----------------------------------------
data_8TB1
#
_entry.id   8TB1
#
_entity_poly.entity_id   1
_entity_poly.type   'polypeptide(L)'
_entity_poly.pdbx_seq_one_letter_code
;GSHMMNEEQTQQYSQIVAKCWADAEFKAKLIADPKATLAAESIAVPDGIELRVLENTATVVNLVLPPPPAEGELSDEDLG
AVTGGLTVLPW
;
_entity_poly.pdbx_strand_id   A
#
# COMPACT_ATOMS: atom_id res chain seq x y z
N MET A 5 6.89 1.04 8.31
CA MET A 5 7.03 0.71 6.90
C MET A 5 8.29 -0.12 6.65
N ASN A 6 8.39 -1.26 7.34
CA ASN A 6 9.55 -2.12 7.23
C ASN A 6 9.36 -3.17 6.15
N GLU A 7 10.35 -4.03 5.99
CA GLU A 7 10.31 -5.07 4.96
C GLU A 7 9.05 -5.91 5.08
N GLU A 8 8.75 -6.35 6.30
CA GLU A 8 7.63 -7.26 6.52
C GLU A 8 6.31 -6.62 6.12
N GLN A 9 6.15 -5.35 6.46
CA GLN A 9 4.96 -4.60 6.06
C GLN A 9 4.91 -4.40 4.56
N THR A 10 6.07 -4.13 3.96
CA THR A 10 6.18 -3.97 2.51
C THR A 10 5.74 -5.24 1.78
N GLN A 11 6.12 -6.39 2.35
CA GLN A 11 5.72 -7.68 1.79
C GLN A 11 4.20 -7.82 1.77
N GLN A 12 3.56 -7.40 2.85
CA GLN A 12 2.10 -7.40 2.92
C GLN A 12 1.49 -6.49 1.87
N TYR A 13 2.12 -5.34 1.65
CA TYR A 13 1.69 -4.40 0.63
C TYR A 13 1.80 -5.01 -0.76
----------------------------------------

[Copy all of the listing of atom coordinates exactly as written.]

data_8TB1
#
_entry.id   8TB1
#
_entity_poly.entity_id   1
_entity_poly.type   'polypeptide(L)'
_entity_poly.pdbx_seq_one_letter_code
;GSHMMNEEQTQQYSQIVAKCWADAEFKAKLIADPKATLAAESIAVPDGIELRVLENTATVVNLVLPPPPAEGELSDEDLG
AVTGGLTVLPW
;
_entity_poly.pdbx_strand_id   A
#
# COMPACT_ATOMS: atom_id res chain seq x y z
N MET A 5 6.89 1.04 8.31
CA MET A 5 7.03 0.71 6.90
C MET A 5 8.29 -0.12 6.65
N ASN A 6 8.39 -1.26 7.34
CA ASN A 6 9.55 -2.12 7.23
C ASN A 6 9.36 -3.17 6.15
N GLU A 7 10.35 -4.03 5.99
CA GLU A 7 10.31 -5.07 4.96
C GLU A 7 9.05 -5.91 5.08
N GLU A 8 8.75 -6.35 6.30
CA GLU A 8 7.63 -7.26 6.52
C GLU A 8 6.31 -6.62 6.12
N GLN A 9 6.15 -5.35 6.46
CA GLN A 9 4.96 -4.60 6.06
C GLN A 9 4.91 -4.40 4.56
N THR A 10 6.07 -4.13 3.96
CA THR A 10 6.18 -3.97 2.51
C THR A 10 5.74 -5.24 1.78
N GLN A 11 6.12 -6.39 2.35
CA GLN A 11 5.72 -7.68 1.79
C GLN A 11 4.20 -7.82 1.77
N GLN A 12 3.56 -7.40 2.85
CA GLN A 12 2.10 -7.40 2.92
C GLN A 12 1.49 -6.49 1.87
N TYR A 13 2.12 -5.34 1.65
CA TYR A 13 1.69 -4.40 0.63
C TYR A 13 1.80 -5.01 -0.76